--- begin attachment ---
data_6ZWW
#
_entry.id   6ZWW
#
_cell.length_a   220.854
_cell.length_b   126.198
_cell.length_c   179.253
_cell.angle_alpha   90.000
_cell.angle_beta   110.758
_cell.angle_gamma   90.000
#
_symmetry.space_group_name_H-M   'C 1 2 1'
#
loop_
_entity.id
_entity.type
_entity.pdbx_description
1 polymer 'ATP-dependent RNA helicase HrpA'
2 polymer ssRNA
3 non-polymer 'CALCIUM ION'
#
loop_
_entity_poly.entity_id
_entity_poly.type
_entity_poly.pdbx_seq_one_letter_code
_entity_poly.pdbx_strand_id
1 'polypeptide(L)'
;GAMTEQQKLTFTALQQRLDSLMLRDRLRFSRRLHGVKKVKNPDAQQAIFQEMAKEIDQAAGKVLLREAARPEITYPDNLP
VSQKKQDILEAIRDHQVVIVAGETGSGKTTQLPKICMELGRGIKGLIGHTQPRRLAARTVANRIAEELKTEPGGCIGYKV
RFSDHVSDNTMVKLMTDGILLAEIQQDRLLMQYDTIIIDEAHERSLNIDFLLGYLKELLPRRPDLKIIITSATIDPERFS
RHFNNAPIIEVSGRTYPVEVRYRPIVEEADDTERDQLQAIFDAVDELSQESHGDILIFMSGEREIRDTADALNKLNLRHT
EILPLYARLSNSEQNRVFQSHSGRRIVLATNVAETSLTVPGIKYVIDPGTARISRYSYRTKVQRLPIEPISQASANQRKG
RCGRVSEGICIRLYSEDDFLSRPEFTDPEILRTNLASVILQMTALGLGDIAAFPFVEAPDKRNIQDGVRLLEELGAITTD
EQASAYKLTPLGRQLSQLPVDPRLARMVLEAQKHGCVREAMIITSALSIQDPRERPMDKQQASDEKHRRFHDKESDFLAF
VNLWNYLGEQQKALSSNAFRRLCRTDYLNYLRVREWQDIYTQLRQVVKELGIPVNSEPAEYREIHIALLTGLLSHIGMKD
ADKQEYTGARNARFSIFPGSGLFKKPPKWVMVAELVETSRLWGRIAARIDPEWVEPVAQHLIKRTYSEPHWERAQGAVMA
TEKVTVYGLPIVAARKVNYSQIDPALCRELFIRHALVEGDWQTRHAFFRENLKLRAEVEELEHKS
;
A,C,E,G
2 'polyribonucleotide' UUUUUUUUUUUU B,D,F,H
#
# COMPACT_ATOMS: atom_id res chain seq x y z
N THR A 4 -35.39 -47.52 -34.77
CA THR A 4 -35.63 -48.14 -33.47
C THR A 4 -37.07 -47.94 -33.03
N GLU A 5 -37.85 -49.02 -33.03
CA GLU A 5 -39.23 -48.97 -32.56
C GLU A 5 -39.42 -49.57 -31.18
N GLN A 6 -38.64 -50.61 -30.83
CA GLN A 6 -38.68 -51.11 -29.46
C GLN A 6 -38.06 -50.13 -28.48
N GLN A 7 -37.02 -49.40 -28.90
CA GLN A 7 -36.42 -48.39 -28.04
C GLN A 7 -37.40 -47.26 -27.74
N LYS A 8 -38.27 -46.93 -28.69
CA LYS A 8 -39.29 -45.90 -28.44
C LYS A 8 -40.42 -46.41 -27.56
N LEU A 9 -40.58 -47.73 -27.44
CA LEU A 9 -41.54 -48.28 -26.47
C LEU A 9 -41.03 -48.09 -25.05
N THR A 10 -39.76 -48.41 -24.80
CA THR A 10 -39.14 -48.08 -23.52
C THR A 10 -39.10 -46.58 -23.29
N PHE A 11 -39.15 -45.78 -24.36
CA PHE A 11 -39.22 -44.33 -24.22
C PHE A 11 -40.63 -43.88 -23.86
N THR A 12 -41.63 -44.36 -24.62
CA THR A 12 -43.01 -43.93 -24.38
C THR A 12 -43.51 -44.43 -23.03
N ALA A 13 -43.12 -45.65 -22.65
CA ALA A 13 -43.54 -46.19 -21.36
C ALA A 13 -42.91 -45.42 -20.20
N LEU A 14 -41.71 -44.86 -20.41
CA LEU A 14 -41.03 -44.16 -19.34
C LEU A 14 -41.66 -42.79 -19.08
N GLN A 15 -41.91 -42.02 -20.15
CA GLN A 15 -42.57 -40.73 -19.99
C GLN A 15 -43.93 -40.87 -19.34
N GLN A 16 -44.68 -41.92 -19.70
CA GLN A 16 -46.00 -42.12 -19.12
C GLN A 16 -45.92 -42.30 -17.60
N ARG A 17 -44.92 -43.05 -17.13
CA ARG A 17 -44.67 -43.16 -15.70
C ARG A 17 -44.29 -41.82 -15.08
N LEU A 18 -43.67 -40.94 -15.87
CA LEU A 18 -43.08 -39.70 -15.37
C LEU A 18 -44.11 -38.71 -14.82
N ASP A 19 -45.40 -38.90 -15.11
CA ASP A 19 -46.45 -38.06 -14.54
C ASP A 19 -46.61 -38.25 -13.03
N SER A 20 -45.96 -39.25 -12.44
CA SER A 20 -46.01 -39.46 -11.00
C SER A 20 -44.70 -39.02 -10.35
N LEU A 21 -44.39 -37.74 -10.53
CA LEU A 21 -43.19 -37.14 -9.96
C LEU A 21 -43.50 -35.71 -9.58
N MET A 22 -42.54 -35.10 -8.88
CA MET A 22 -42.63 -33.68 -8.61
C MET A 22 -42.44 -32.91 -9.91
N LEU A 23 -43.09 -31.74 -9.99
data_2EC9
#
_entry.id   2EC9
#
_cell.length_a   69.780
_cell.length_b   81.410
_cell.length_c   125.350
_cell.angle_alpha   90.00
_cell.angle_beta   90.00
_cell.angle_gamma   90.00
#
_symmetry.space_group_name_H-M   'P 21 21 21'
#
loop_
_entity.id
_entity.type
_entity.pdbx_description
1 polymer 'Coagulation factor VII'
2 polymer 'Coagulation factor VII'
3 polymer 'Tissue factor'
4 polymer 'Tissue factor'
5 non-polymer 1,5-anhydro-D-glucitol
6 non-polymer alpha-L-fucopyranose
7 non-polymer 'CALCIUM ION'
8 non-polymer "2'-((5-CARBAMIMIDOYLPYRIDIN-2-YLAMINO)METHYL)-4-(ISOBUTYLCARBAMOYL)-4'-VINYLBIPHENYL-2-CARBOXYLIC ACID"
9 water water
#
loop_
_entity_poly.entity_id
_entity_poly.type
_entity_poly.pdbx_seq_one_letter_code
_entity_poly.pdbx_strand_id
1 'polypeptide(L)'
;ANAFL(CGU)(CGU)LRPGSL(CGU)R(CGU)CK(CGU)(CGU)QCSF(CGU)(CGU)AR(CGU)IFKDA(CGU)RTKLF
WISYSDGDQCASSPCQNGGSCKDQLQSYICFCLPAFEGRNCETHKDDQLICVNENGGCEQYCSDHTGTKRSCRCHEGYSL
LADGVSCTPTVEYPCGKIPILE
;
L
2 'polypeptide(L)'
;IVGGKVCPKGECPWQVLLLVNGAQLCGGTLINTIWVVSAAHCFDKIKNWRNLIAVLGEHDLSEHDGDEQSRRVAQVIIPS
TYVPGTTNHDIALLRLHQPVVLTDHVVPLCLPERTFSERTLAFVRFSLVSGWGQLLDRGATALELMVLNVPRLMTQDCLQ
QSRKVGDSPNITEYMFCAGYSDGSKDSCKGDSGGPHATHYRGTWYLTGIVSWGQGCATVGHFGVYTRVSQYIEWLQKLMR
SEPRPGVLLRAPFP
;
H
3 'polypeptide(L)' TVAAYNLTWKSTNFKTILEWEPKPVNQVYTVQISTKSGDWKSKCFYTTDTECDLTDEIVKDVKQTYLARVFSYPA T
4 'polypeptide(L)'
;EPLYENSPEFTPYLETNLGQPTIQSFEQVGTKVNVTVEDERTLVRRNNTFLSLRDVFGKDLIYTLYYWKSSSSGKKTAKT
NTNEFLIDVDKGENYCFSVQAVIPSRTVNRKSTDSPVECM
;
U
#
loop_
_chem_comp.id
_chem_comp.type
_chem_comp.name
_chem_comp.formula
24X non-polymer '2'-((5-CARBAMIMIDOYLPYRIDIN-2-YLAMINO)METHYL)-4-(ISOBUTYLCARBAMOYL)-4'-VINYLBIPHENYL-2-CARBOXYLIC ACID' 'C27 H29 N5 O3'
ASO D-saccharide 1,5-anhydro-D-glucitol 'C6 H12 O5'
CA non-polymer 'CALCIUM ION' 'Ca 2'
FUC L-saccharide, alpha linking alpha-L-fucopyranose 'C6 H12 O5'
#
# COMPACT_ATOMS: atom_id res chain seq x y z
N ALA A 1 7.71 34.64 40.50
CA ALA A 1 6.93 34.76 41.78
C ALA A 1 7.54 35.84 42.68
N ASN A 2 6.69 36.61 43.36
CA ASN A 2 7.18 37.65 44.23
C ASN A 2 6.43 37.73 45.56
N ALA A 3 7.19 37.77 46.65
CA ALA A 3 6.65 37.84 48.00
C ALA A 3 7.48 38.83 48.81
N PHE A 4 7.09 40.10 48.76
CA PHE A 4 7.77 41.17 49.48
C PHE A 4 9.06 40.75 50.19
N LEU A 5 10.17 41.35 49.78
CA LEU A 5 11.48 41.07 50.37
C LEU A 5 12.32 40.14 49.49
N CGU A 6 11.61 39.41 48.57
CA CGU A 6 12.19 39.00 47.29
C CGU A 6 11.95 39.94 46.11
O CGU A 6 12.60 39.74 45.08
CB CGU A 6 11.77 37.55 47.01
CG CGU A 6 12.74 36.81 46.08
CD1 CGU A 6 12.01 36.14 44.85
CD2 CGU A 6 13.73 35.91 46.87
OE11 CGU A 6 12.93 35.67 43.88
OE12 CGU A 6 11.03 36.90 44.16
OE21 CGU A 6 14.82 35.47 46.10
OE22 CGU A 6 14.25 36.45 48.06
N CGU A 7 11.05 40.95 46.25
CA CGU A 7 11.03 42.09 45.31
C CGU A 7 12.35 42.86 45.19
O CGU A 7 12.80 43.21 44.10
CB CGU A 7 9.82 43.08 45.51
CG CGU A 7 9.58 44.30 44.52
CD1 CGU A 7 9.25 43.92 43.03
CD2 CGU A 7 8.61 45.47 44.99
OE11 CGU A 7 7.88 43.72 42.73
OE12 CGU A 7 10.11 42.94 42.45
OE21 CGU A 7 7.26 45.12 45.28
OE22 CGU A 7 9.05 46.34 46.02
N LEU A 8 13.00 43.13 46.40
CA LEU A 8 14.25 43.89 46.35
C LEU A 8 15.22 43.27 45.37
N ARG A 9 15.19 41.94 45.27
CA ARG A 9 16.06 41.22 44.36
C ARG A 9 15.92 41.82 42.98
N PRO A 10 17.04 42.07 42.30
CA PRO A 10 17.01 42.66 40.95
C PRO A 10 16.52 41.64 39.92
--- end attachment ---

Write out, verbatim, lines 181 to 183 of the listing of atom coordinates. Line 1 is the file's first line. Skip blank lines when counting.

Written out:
C CGU A 6 11.95 39.94 46.11
O CGU A 6 12.60 39.74 45.08
CB CGU A 6 11.77 37.55 47.01